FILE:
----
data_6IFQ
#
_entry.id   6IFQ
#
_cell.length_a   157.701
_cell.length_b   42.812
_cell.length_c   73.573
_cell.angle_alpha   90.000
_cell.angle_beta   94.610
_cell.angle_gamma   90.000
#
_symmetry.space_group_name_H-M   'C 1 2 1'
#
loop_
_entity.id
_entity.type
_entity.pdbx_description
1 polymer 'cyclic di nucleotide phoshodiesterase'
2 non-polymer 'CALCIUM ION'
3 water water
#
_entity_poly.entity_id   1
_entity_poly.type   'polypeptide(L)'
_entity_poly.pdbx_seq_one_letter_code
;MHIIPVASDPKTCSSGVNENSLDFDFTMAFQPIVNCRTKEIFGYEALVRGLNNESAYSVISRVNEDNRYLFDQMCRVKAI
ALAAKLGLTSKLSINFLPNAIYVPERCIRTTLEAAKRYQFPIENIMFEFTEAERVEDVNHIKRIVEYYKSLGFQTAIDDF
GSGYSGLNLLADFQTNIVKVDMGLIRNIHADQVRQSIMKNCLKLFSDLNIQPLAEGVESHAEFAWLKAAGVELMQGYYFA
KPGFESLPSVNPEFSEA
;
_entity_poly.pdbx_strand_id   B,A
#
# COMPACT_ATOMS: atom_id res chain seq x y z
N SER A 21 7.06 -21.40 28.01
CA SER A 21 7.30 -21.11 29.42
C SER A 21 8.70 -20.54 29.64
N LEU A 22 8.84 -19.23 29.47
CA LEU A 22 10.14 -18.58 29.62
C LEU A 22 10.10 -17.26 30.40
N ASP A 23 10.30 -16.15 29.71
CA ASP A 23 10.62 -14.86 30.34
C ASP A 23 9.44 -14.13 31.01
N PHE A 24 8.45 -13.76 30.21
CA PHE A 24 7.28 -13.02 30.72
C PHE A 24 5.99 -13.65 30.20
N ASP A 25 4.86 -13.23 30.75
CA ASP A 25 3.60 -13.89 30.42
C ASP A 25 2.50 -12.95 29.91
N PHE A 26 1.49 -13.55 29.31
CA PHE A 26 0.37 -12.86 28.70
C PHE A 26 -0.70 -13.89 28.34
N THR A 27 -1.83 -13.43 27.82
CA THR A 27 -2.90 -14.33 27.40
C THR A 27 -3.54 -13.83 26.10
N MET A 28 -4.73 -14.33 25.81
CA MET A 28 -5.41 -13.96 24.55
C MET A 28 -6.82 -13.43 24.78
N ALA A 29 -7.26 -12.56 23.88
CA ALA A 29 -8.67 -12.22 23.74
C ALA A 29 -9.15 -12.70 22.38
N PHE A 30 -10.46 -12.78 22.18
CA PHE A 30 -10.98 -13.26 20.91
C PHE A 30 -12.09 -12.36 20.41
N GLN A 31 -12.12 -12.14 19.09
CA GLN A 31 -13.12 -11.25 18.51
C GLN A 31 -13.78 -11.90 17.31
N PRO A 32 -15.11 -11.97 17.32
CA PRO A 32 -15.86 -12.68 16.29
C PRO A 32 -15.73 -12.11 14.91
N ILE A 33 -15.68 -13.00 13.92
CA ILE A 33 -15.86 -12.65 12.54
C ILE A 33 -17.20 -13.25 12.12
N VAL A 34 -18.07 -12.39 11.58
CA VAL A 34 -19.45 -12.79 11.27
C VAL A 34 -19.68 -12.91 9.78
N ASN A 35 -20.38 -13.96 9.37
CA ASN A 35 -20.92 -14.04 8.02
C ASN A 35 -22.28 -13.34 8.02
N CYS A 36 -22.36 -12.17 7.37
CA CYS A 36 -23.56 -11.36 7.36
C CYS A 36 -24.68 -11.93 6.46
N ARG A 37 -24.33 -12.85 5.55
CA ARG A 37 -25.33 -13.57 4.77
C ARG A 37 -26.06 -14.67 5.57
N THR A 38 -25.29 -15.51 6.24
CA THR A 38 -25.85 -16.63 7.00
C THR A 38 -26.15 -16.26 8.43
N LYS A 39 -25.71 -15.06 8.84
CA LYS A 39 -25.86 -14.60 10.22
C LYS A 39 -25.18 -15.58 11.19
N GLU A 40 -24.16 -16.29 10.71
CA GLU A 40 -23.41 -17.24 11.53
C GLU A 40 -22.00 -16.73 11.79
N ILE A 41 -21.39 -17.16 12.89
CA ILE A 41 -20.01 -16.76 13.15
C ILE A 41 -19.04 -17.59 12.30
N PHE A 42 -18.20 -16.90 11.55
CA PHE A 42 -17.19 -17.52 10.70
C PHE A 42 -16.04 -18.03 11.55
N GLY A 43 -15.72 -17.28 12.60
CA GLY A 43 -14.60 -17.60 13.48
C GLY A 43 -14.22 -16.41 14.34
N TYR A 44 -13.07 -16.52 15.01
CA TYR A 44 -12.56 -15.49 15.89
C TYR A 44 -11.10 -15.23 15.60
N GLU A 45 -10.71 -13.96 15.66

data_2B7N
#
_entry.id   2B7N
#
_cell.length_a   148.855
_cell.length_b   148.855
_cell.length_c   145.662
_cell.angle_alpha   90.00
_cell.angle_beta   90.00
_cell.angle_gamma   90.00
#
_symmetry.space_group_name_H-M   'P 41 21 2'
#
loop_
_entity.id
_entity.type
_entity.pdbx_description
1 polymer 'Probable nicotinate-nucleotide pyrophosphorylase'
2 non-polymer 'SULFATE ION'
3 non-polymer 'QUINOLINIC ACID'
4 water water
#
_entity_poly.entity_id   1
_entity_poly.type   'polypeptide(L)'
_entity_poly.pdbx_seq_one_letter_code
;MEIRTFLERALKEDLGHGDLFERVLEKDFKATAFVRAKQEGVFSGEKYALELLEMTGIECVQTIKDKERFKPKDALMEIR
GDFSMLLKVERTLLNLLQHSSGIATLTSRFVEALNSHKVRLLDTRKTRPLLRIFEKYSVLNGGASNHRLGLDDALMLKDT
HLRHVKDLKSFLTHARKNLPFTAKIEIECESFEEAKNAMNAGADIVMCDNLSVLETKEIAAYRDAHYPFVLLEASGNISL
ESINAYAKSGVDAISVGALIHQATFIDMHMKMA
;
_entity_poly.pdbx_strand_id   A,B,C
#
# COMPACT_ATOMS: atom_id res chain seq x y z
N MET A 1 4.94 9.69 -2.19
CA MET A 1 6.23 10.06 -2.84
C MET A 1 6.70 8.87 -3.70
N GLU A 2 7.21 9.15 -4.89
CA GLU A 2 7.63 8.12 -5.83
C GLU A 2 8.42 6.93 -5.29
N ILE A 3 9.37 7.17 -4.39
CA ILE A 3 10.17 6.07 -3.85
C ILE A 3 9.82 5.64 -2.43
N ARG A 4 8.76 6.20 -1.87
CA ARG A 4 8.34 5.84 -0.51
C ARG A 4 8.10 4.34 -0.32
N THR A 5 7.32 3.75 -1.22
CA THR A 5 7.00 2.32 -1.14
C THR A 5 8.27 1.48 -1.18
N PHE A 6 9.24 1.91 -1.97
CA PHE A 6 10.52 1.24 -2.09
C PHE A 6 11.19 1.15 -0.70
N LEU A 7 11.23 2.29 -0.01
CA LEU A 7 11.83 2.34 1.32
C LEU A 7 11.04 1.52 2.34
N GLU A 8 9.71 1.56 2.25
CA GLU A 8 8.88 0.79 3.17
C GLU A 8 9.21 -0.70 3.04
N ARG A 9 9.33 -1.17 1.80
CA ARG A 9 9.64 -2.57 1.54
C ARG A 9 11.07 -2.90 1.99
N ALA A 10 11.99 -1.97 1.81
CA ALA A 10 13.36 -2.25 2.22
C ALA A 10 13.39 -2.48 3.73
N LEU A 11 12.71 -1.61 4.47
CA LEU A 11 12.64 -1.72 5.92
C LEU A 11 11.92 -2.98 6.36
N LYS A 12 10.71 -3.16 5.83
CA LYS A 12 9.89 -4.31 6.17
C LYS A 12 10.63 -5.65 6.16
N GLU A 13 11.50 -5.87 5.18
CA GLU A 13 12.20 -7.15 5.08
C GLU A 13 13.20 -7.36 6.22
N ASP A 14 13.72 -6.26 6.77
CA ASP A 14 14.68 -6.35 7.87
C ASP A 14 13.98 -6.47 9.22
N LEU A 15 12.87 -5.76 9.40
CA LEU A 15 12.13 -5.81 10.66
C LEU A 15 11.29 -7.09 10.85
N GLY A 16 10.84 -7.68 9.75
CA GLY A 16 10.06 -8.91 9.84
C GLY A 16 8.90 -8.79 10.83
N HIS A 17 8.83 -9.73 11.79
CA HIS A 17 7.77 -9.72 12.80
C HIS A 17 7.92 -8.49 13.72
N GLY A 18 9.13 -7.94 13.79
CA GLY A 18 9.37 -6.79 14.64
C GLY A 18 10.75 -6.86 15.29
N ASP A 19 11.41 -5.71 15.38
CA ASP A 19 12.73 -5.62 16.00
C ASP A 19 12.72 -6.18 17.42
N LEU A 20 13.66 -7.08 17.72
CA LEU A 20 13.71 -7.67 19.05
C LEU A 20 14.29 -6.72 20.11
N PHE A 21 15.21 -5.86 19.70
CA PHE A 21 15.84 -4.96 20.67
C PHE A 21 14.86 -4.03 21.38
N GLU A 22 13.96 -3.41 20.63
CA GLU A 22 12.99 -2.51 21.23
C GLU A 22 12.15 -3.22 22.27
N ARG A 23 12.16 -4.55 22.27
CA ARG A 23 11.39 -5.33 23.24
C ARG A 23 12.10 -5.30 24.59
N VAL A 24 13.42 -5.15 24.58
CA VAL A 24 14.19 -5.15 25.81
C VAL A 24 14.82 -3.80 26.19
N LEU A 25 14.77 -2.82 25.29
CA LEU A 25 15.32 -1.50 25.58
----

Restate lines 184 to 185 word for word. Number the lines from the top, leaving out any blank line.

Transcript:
N GLY A 16 10.84 -7.68 9.75
CA GLY A 16 10.06 -8.91 9.84